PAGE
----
DETROIT - Steve Yzerman is willing to cut Claude Giroux some slack.
Team Canada's general manager believes veteran NHL players like Giroux deserve to have their Olympic dreams judged not only by a 15-game span to start the season but on their overall career résumé.
"For guys who have been in the league a long time, they have more of a body of work," Yzerman said last night at Joe Louis Arena. "You know what type of player they are and what they do well. Younger players, a guy who has been maybe 2 years in the league, [it's] a little bit different. You want to see him go to another level.
"The veterans get a little more leeway based on what they've done in their career but they still have to be good players."
Yzerman took a break from his GM duties with the Lightning and flew to Detroit yesterday solely to watch Giroux against the Red Wings. No other player on the Flyers or Red Wings is in contention to make Team Canada.
Giroux took advantage by scoring a pretty power-play goal to knot the game at 3-3 in the third period and added an assist on Scott Hartnell's power-play goal that put the Flyers ahead 5-3. They go on to win, 6-3.
Yzerman made a joke when asked if Giroux hurt his chances to make the Olympic team by not attending the orientation camp in Calgary in August.
"If we're playing on running shoes, he'll be at a disadvantage," Yzerman said with a smile. "We're not playing on running shoes."
Both the United States and Canada did not have their players participate in on-ice activities in August because of sky-high insurance costs. Instead, Canada's top players walked through potential drills in street clothes holding sticks in their hands.
Early reports suggested Giroux rankled Canada executives when he chose not to show up, opting instead to rehab his recently repaired hand from last summer's golfing accident. Starting out with just seven assists in the first 15 games didn't help build a better case, but Yzerman said neither is the end of the world. San Jose's Joe Thornton also didn't attend. Boston's Patrice Bergeron wasn't even invited in 2010 and made the final team.
"We would have liked him to come," Yzerman said. "But he was busy rehabbing. That's fine. That doesn't make a difference."
Last night was already an important contest for Giroux's Olympic dreams, with Team Canada head coach Mike Babcock getting an up-close view from the Red Wings' bench. Yzerman only added to it.
When Babcock turned on his television at home on Monday night, he kept an eye on Giroux and the Flyers in Minnesota. And it wasn't only because his Wings were about the play the Flyers.
Babcock also said he flipped back and forth between the Rangers and Canadiens to check out New York's Marc Staal and Montreal's P.K. Subban, two other players reportedly on the roster bubble.
Following Detroit's practice on Tuesday, Babcock was asked how he would evaluate Giroux's up-and-down season. The Flyers' captain has rebounded with 13 points in his last 13 games.
"He's a good player," Babcock said. "Let's watch him."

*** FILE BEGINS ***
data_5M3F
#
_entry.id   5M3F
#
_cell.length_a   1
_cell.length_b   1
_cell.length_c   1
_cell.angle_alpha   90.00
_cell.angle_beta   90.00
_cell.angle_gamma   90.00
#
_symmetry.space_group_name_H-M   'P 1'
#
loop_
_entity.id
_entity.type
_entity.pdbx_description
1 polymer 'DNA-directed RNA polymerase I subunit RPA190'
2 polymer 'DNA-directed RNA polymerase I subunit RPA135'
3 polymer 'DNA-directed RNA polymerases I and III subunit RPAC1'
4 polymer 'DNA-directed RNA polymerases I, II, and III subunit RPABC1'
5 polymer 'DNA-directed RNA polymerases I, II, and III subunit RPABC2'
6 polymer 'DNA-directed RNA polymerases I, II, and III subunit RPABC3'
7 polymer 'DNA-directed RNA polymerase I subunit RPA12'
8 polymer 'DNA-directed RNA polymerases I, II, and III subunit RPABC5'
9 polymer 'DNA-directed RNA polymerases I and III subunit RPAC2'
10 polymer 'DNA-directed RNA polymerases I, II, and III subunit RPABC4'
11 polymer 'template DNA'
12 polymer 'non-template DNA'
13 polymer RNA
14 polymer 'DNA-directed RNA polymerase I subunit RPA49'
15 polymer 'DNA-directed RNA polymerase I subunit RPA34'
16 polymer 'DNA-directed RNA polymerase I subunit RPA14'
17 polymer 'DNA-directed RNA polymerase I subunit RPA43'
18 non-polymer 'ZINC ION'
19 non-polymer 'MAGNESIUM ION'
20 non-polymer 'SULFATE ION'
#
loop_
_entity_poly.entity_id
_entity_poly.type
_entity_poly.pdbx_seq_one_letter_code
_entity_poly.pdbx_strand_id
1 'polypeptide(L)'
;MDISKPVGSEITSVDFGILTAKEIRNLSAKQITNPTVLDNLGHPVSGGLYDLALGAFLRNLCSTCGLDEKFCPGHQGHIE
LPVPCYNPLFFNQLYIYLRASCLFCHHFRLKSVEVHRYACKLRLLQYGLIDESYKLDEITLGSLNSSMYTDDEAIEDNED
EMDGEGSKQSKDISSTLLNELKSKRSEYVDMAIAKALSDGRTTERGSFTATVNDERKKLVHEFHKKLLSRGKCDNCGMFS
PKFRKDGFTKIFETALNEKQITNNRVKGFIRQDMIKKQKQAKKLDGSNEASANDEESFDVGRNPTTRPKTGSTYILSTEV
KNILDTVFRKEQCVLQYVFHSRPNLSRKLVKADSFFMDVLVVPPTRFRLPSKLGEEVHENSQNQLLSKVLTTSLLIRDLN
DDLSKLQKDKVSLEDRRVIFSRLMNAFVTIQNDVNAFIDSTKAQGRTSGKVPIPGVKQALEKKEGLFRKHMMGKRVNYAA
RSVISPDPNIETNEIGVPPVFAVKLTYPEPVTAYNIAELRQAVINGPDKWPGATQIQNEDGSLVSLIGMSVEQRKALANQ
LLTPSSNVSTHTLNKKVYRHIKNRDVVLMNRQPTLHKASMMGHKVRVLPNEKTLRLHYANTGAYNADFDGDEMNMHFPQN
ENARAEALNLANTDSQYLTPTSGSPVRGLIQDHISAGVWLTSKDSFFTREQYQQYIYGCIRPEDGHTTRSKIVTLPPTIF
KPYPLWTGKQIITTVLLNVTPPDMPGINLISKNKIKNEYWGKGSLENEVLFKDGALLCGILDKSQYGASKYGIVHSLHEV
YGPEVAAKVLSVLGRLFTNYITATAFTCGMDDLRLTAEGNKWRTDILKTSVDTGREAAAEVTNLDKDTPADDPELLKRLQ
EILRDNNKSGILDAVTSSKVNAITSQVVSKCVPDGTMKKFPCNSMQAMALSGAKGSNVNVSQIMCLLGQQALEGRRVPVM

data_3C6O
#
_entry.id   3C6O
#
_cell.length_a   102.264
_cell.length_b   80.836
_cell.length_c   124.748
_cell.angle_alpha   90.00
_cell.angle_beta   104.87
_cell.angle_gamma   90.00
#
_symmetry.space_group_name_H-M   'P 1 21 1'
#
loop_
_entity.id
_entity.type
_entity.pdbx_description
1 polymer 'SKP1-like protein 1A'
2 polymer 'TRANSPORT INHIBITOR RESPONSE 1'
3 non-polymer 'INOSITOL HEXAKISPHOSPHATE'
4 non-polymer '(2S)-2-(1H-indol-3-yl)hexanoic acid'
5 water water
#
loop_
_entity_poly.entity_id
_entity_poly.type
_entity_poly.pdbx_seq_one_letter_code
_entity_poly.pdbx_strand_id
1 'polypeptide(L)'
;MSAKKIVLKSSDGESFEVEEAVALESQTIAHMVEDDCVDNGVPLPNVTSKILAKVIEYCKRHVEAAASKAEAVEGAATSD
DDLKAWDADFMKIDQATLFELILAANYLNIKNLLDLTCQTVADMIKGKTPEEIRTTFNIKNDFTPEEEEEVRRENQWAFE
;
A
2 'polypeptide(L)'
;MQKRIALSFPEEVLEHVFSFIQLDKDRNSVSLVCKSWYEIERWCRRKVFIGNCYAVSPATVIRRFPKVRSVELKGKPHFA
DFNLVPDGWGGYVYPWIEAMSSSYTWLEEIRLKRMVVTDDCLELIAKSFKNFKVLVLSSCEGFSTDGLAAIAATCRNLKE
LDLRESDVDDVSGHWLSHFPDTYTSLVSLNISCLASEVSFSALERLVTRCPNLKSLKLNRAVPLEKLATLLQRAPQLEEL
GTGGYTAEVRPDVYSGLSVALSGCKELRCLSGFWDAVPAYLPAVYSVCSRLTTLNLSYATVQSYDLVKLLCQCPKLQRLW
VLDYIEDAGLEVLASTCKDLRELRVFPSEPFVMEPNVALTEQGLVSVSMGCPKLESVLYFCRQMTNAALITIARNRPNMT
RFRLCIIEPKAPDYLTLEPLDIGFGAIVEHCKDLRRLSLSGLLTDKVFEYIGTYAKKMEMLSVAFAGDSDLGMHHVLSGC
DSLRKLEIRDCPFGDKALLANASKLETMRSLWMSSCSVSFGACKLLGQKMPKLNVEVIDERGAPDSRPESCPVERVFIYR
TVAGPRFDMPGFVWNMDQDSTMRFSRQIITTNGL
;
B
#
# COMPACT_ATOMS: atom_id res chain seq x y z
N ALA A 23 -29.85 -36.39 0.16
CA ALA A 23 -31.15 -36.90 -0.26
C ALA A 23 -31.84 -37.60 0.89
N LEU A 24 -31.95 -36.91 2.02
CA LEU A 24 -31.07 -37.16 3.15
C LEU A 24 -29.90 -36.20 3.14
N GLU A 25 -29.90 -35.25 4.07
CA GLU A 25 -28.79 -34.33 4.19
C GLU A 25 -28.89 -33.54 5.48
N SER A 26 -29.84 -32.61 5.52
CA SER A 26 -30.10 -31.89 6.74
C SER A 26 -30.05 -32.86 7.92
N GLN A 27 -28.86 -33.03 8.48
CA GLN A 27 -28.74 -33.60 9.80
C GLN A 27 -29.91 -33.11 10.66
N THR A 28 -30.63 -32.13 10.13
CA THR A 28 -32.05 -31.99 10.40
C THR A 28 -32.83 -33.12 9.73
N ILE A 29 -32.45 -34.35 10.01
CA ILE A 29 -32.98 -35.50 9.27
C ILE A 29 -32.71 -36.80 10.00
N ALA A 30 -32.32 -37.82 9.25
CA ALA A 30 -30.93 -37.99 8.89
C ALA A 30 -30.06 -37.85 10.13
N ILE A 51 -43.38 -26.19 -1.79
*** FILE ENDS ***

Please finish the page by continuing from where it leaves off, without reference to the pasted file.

Neither Babcock nor Yzerman like to discuss potential candidates individually, but Babcock was asked if the month before the Jan. 7 roster deadline for Sochi was important. Yzerman will meet with other members of the management team (Blues GM Doug Armstrong, Bruins GM Pete Chiarelli, Red Wings GM Ken Holland and Blackhawks GM Stan Bowman) this weekend.
"Everything weighs a lot," Babcock said. "You just watch. And in the end, you've got to pick the right team. Whoever has earned those opportunities is going to get them."
With such a vast and diverse talent pool, one thing Giroux has working against him is the center position he plays. Sidney Crosby, Jonathan Toews, Matt Duchene, John Tavares, Ryan Getzlaf, Bergeron and Thornton are just a few of the centers Yzerman has at his disposal. Giroux would need to play the wing.
"The reality is a lot of top Canadian players are centermen," Yzerman said. "We don't want to take 14 centermen. We want to have some natural wingers."
For his part, Giroux admitted Team Canada has been on his mind - even when he's tried not to think about it. He said he grew up dreaming about playing for Canada in the Olympics. Last night, though, Giroux said was just another game with Canada's top executives watching him closely.
"I think every game is important," Giroux said. "That's one thing I can't do, is starting thinking about that kind of stuff. I just need to go out there and play the game."
Flyers goaltending prospect Anthony Stolarz was selected yesterday to Team USA's entry in the upcoming World Junior Championships in Sweden. Stolarz, a second-round pick in the 2012 draft, has an OHL-best .929 save percentage for the London Knights this season.
Stolarz, 19, will battle Calgary draft pick and Providence College netminder Jon Gillies for minutes in the three exhibition games leading up to the tournament.
Russia added Flyers seventh- round pick Valeri Vasiliev to its entry. Vasiliev is playing for Moscow Spartak in the KHL. Stolarz and Vasiliev will join Canadians Scott Laughton and Taylor Leier as Flyers representatives in the world's top under-20 tournament.